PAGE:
Sink v. Marquardt et al
MEMORANDUM OPINION AND ORDER. Defendants' Motion for Leave to Designate Responsible Third Party 49 is DENIED. Signed by Magistrate Judge Zack Hawthorn on 12/2/19. (ljw, )
IN THE UNITED STATES DISTRICT COURT
FOR THE EASTERN DISTRICT OF TEXAS
MANAGEMENT AND TRAINING
CORPORATION (“MTC”) AND DANIEL
CIVIL ACTION NO. 9:16-CV-117
MEMORANDUM OPINION AND ORDER
Plaintiff, Kevin Sink, represented by counsel, Reginald McKamie, filed the above-referenced
civil rights action pursuant to 42 U.S.C § 1983 against defendants Management and Training
Corporation (“MTC”) and Warden David Driskell.
Factual & Procedural Background
Plaintiff filed an Amended Complaint on October 10, 2017, and brings this suit pursuant
to 42 U.S.C. § 1983 for violations of his constitutional rights under the Eighth and Fourteenth
Amendment (docket entry no. 23). Plaintiff alleges the following:
For a significant period of time prior to and including July 19, 2014 there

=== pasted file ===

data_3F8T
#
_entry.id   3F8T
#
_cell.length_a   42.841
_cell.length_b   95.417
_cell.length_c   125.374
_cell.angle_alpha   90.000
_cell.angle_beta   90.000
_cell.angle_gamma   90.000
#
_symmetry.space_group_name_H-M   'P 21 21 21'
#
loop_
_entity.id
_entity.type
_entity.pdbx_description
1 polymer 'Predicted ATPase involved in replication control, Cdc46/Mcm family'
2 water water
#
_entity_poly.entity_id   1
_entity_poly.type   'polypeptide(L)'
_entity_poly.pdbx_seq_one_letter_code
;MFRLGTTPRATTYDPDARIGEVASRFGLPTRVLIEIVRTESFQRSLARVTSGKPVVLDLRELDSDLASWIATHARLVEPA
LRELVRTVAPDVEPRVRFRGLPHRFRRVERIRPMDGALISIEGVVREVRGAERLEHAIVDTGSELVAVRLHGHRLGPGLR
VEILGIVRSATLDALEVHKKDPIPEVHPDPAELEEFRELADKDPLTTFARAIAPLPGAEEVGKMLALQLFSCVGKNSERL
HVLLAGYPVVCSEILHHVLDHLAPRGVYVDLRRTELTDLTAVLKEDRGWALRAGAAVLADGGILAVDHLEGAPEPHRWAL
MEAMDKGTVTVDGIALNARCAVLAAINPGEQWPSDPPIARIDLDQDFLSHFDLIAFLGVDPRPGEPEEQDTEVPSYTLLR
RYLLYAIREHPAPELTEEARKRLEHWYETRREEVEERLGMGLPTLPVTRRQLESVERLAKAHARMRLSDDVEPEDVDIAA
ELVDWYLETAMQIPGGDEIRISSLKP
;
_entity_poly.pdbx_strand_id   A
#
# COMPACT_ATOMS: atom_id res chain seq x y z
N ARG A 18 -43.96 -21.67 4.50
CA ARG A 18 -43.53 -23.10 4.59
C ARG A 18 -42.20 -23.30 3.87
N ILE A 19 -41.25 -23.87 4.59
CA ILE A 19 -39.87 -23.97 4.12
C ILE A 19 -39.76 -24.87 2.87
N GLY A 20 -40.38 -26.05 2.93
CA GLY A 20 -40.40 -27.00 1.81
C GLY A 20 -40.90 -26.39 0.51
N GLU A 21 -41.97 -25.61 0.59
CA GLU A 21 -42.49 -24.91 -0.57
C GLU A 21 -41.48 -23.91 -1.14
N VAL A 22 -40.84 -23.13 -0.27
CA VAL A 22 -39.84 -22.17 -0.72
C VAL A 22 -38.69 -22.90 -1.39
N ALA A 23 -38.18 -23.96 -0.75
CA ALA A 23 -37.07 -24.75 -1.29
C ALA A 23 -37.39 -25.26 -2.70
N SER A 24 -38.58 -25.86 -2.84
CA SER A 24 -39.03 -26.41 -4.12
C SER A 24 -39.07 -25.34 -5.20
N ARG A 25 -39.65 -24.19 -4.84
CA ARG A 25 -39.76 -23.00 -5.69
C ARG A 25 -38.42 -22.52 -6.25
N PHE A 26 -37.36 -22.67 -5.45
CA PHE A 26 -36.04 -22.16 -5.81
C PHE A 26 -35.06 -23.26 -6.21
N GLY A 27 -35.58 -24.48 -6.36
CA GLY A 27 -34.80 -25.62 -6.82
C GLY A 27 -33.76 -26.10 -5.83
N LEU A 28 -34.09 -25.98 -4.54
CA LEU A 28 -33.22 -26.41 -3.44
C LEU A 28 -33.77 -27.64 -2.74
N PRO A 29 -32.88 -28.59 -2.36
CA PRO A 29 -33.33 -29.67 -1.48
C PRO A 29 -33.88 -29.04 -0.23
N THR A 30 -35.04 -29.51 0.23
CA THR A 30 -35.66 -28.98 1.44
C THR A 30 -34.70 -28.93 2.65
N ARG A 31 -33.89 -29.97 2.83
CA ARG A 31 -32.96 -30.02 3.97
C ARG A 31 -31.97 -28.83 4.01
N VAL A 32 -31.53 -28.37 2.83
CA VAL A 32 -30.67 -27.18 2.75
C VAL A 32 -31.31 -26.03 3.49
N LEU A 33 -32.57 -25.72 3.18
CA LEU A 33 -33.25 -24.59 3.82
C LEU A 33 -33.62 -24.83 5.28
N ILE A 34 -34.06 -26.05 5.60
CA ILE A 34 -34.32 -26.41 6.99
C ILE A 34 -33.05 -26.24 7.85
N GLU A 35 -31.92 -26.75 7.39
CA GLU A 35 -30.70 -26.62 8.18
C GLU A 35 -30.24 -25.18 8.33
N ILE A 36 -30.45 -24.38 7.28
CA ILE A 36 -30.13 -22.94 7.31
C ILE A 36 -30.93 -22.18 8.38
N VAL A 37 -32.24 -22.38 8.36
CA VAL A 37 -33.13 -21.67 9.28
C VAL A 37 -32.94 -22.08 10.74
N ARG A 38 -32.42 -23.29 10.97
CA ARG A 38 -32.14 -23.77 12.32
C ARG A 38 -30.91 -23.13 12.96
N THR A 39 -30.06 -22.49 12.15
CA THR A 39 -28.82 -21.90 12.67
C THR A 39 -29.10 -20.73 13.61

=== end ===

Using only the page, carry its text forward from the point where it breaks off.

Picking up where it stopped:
existed in the housing area/dayroom area where Plaintiff was assigned to live
at the Diboll Correctional Facility a condition which posed a substantial risk
of harm to Plaintiff. An approximately 20-foot high suspended ceiling in the
dayroom area, believed to be constructed of sheetrock, and the structure
holding the ceiling, was in a dangerous, deteriorating condition for a number
of months, becoming progressively worse with recurring rainfalls, with water
leaking through the ceiling and condensation leakage from a HVAC unit.
Prison inmates of the Diboll facility utilized mop buckets to catch the
dripping water from the dayroom ceiling, as well as mops to mop the
dayroom floor. Several inmates slipped, lost balance and/or fell on the wet
floor. “MTC” was notified of the dangerous condition of the dayroom ceiling
by means of requests for work orders from “MTC” Diboll staff, and
grievances or written and verbal requests from inmates to repair the ceiling.